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vupilot
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Re: Squirt in Manitoba

Postby vupilot » Sun Jul 22, 2018 7:00 pm

I suppose the DF is all you can get where you are? I wound up using mexican purpleheart because my local supplier had it in stock in 16' lengths. It worked really well. I used two laminations and didnt have any break. Its a bit harder and takes longer to fair and sand but otherwise I loved it, a super dense strong wood.

There are a handful of truly challenging tasks in the build and installing the chine and sheers is one of them.

Two8nine
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Re: Squirt in Manitoba

Postby Two8nine » Mon Jul 23, 2018 5:04 am

It's not all that I can get, but it's the least expensive and being a newbie I didn't really want to go with any wood that isn't commonly used.

I can get African mahogany but it's extremely expensive, and always seems to be super warped with wobbly grain. If I'm lucky I can also get Sitka, but it makes the mahog look cheap, and is only available rough. Local woods would be alder/ash/elm/bur oak -- but I"m not sure if any of those are suitable.

I've got the first lamination down without breakage. Used 1/4 which is thinner than I'd like, but I intend to do 1 more lamination at 1/4 to get it up to 1/2, and at that point I'm hopefull that it'll be supportive enough to get the next two on at 3/8 to bring it up to thickness.

Two8nine
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Re: Squirt in Manitoba

Postby Two8nine » Tue Aug 07, 2018 12:40 pm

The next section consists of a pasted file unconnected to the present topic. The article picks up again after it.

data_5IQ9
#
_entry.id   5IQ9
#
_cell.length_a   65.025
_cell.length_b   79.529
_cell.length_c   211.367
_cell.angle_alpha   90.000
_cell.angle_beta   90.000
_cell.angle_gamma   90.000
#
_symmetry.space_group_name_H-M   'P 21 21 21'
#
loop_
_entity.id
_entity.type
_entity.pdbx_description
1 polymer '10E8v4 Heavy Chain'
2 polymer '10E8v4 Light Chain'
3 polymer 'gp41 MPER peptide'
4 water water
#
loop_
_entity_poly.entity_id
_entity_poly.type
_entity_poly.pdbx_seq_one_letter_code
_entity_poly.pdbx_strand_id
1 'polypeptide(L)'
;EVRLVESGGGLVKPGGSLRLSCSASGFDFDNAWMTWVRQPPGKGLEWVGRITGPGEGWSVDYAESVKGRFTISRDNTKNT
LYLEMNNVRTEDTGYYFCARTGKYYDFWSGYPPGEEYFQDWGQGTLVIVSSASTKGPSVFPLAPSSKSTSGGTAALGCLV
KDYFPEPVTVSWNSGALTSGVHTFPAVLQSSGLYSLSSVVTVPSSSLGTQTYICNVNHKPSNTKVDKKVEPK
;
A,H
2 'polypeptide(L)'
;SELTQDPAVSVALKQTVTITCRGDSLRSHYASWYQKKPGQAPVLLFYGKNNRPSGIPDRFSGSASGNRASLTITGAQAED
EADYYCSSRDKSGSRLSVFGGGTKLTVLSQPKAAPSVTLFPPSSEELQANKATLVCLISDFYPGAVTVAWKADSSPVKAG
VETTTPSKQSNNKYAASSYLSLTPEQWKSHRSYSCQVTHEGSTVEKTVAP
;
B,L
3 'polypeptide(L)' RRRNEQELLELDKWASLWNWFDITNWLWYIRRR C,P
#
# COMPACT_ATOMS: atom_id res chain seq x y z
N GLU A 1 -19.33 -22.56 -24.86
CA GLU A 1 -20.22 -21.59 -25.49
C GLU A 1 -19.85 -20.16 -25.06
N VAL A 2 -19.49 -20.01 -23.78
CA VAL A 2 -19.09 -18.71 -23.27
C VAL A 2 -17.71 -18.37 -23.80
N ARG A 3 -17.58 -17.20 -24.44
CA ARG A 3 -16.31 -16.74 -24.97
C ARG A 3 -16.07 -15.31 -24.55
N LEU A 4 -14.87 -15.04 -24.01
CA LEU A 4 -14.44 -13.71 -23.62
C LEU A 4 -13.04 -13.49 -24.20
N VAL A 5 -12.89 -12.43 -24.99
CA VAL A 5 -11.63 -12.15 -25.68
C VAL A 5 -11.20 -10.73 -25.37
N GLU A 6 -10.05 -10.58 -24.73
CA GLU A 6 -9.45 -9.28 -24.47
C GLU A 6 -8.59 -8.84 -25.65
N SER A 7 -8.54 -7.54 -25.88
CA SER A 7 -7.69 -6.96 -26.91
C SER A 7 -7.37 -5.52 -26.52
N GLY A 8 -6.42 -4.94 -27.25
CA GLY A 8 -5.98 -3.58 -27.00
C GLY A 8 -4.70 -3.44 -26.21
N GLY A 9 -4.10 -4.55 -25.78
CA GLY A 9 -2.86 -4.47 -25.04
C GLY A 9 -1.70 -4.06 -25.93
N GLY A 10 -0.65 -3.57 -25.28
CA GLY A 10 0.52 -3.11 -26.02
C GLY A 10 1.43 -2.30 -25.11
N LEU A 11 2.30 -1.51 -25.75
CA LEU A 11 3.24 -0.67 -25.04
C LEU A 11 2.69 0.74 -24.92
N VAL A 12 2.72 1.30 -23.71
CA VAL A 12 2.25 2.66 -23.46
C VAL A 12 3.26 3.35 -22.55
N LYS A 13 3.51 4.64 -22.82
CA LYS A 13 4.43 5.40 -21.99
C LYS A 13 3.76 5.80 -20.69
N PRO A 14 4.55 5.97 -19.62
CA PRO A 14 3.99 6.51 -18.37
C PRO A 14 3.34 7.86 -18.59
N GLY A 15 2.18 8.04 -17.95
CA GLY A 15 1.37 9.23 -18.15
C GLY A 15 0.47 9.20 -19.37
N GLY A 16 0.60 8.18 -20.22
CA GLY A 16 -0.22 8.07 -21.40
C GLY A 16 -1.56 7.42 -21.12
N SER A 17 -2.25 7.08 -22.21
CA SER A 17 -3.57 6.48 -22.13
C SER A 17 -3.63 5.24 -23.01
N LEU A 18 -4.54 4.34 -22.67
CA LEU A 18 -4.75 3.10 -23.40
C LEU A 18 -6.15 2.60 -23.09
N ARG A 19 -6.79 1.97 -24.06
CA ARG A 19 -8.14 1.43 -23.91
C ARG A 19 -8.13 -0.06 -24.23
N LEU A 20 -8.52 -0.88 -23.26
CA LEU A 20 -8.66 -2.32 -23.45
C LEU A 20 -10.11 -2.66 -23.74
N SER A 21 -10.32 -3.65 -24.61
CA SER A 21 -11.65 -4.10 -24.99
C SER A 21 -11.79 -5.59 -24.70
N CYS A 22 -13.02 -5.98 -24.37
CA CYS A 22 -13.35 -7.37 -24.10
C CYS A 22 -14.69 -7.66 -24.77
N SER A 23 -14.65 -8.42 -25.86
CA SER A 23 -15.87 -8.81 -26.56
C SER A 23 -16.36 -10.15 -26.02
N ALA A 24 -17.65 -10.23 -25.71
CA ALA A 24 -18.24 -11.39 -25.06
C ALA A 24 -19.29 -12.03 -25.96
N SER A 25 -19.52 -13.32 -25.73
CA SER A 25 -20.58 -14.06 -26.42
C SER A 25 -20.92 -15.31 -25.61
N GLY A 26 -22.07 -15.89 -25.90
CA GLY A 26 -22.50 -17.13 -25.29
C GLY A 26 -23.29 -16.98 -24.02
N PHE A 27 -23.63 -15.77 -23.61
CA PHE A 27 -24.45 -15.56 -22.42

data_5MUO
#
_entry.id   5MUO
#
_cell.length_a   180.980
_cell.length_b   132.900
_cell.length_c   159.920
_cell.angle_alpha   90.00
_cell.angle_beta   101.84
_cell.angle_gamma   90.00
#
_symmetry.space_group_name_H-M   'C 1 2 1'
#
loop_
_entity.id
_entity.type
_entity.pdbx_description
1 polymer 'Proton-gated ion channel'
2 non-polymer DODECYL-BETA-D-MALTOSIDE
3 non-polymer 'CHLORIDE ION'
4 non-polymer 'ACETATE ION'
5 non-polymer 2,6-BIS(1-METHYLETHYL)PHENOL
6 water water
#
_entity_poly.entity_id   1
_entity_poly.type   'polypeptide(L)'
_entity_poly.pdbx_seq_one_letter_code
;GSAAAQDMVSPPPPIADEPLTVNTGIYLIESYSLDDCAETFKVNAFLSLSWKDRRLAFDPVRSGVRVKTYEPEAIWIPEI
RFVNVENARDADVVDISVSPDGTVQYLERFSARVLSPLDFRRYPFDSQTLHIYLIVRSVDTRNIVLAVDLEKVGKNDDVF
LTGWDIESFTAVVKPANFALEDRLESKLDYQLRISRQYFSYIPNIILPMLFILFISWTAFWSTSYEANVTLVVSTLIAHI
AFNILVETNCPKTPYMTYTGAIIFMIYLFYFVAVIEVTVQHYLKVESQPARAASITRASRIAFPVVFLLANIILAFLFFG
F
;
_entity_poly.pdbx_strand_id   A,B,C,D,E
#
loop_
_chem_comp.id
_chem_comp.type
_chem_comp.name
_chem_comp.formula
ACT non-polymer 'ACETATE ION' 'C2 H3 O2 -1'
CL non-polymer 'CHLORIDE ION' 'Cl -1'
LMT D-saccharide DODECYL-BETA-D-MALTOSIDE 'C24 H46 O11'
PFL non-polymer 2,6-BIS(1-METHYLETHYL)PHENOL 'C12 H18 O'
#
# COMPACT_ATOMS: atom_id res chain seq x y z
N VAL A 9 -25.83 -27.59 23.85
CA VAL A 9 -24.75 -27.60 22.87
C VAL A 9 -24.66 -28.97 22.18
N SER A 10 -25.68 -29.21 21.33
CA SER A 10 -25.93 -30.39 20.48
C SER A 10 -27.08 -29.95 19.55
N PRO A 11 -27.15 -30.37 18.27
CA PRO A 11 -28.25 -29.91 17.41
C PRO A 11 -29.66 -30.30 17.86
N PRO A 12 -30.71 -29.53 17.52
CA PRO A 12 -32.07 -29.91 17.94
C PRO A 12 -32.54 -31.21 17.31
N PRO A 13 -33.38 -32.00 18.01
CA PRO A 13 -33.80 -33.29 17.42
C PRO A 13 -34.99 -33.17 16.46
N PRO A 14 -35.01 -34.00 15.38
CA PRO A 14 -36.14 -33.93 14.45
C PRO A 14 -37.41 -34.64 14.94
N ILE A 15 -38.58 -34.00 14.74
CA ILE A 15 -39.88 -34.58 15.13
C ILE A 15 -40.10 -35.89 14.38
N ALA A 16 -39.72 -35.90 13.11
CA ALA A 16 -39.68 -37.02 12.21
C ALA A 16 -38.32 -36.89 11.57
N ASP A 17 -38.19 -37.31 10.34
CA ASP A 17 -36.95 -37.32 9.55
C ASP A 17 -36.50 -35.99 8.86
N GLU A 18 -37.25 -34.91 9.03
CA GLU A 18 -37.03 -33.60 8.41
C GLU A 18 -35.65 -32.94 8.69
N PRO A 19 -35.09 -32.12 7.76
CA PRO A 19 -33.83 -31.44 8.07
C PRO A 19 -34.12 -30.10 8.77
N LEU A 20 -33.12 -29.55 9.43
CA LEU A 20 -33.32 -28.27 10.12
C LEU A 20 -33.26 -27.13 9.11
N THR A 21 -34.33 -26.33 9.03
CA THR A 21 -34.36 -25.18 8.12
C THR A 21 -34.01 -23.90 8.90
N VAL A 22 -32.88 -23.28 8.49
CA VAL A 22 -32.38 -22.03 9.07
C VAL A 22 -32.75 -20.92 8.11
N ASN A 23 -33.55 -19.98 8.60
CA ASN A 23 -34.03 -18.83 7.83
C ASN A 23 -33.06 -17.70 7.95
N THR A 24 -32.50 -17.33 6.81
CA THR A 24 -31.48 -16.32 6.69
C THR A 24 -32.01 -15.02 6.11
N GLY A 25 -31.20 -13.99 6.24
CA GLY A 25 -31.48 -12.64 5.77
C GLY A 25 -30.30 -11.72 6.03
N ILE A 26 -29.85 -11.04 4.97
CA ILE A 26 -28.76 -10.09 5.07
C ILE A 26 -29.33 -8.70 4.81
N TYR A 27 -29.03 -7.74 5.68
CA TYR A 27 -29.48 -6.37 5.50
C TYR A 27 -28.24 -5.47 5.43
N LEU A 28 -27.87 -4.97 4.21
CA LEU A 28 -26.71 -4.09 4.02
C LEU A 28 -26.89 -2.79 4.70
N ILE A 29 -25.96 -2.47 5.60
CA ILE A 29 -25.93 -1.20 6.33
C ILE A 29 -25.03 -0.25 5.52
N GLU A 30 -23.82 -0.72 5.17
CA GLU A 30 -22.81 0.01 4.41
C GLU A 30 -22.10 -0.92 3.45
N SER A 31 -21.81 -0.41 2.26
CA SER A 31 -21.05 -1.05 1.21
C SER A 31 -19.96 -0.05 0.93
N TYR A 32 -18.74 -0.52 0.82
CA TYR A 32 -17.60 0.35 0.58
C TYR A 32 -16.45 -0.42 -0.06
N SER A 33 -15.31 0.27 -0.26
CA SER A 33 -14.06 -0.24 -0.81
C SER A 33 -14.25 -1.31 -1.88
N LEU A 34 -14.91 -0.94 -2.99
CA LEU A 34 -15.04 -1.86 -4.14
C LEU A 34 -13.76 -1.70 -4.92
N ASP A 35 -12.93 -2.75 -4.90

Still plugging away, thought I'd post progress.

Finishing up the final (of 4) sheer laminations now, came out a little sloppier than I'd like, but it's symmetrical and for the most part has clean contact/bond throughout. I'm hopeful the rest will clean up in fairing.

Next up will be some substantial shims to the forward portion of the chine to alter the angle.

On that note, is there some science behind getting this angle right? From other threads it usually looks to be angled so that a test piece mated firmly rests on the sheer in a strait line. Is this correct or do I need to angle it to account for curvature of the plwood?

Image

Hercdrvr
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Re: Squirt in Manitoba

Postby Hercdrvr » Tue Aug 07, 2018 8:28 pm

How thick of a shim needed will be obvious as you fair the sheer back. Make chine shim thick enough so you get a good contact surface for the planking to secure to. My Squirt chine wasn’t perfectly faired so after the flip I filled the gap with the ever popular thickened epoxy.

Boat is looking good.
Matt B